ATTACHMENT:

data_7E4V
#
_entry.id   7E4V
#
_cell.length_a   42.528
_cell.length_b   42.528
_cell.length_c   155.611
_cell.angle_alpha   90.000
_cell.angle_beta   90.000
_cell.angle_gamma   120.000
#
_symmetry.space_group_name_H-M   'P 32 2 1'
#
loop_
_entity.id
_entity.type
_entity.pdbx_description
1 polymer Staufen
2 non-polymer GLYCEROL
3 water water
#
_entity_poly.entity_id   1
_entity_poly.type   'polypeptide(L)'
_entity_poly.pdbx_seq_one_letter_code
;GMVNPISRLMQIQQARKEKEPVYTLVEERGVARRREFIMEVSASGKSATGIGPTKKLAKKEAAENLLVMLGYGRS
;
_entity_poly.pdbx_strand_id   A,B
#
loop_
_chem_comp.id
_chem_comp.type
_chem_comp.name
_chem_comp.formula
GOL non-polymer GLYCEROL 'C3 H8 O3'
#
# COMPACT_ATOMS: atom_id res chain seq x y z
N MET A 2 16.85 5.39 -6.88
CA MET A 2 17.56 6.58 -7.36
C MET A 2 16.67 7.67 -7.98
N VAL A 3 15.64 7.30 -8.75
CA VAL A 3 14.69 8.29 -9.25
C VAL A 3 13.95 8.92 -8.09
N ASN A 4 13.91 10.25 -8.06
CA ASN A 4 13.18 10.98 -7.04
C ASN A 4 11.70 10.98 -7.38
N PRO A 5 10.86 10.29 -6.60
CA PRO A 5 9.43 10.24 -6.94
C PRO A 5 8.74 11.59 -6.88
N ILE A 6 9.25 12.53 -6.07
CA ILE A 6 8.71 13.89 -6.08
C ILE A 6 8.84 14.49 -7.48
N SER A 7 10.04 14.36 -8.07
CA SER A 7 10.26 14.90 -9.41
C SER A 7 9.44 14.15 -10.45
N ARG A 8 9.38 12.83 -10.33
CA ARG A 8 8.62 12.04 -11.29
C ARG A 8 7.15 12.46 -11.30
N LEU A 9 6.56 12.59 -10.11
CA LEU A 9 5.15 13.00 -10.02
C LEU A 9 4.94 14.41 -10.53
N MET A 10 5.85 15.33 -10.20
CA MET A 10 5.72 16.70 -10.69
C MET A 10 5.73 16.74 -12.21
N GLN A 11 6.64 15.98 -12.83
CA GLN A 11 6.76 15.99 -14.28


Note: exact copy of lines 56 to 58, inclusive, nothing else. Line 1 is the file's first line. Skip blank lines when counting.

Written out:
CA ARG A 8 8.62 12.04 -11.29
C ARG A 8 7.15 12.46 -11.30
N LEU A 9 6.56 12.59 -10.11